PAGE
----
Sunday, October 21, 2012

Sermon, Proper 24B, Mark 10:35-45

Each gospel has its own story to tell; or rather, its own version of the God story.  Each one has a slightly different perspective.  One of the things that stand out in Mark’s gospel is his generally negative view of the disciples.  They are slow.  They can’t seem to grasp the purpose of Jesus’ mission.  They are self-centered.  And they just don’t get it.

James and John approach Jesus and ask to be seated at his left and right hand when he comes into his glory.  Just before this passage, at verse 34, Jesus gives his third Passion prediction.  In the first prediction, over in Chapter 8, he tells the disciples to take up their cross and follow him.  In the second prediction, in Chapter 9, as well as in today’s passage, he tells them that they must be a servant to all.  These predictions from Jesus are not in parable form, they are not designed to have hidden meanings.  In all three places Jesus says, “The Son of Man will be handed over, condemned to death, die, and after three days will rise again.”  In both the second and third prediction the disciples are arguing over who is the greatest.  And, once again, the disciples just don’t get it.

James and John are scheming to get positions of power and privilege.  The other disciples are upset at both the brothers and themselves; the brothers for making the request in the first place, and themselves for not thinking of it first.  But again, their focus is on the power and glory aspect of Jesus rather than the purpose of his mission, his life and his death.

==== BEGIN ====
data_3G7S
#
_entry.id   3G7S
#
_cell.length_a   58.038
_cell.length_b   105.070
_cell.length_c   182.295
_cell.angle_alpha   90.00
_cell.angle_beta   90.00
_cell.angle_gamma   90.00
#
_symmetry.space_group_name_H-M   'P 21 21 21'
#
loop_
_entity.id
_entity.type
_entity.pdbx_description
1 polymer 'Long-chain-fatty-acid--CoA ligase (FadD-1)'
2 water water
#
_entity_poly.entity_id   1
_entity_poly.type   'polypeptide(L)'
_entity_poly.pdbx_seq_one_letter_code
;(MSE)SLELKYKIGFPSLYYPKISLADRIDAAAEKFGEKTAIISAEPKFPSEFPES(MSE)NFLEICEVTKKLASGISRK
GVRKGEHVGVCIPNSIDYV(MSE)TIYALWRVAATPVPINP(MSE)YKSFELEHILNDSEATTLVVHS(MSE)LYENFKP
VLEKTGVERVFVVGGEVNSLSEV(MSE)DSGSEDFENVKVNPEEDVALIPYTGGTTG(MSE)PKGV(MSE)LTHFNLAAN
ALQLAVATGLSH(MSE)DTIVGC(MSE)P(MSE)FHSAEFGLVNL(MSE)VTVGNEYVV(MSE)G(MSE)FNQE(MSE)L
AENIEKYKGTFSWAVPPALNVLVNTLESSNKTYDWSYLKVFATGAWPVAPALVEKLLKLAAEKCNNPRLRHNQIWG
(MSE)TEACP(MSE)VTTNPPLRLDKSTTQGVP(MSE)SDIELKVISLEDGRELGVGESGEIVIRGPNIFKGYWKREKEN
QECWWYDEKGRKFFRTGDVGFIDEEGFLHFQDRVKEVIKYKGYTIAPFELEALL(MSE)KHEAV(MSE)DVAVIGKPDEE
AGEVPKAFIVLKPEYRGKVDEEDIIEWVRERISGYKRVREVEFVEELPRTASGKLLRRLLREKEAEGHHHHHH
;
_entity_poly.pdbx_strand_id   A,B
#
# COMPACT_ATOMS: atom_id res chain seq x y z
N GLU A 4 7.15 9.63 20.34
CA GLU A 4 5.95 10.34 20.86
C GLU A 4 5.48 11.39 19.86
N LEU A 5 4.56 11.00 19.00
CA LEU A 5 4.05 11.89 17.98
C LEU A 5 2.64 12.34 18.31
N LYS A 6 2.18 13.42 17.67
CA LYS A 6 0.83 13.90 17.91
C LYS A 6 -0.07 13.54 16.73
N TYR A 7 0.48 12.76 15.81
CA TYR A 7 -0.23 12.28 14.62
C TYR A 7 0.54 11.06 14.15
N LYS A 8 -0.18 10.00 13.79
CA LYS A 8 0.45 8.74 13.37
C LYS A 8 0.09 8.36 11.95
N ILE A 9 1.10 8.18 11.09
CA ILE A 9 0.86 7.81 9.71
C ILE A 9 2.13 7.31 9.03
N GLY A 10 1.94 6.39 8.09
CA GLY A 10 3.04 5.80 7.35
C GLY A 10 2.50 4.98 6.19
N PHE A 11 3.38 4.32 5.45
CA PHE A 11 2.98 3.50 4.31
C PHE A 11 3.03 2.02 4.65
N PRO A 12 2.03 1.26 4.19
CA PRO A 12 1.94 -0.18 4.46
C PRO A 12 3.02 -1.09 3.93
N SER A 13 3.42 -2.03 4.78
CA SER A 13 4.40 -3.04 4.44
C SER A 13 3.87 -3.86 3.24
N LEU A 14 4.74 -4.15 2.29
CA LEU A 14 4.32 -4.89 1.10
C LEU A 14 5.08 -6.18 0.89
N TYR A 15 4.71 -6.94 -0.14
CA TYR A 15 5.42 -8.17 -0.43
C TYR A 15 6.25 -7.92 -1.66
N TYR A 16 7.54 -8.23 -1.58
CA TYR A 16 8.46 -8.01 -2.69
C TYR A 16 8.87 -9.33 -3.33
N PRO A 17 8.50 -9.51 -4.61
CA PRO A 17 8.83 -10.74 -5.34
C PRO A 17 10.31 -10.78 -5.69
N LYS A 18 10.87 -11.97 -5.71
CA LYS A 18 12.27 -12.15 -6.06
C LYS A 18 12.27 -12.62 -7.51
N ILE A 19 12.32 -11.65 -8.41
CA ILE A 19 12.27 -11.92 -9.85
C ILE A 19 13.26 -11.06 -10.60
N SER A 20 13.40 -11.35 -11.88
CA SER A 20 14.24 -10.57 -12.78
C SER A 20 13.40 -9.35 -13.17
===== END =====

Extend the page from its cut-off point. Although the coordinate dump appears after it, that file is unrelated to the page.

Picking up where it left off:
But the ministry of Jesus, his life and his death, is not about power, glory and greatness as we understand it.  The ministry of Jesus, his life and death, is about picking up your cross and serving others at great personal cost.

Jesus says something interesting in today’s passage.  He says, “You know the Gentile rulers lord it over them . . .”  And while Jesus most likely was talking about leaders in government, landowners, households and/or slave owners, I started to think about church leaders.  How many examples have we seen of church leaders, mainly clergy, lording their leadership over people?  We’ve seen it in sermons, letters, TV programs and interviews where it is proclaimed that you must do and believe exactly as I tell you.  And if you don’t, then you are not only not welcome, but you are effectively condemned to hell.

As an example, in 2008 there was a Roman Catholic priest who told his congregation that he would deny communion to anyone whom he found out that voted for Sen. Obama in the presidential election.

And lest you think I’m picking on conservatives, in 2010 a columnist wondered in print if any priest would refuse to administer communion to people who voted in favor of Arizona’s strong anti-immigration law.

Nothing says, “Welcome to God’s church” like people who insist on conformity and who use the sacraments as blackmail.
But it is not so among you: whoever wishes to become great among you must be servant to all.  Or, in other words, pick up your cross and follow me.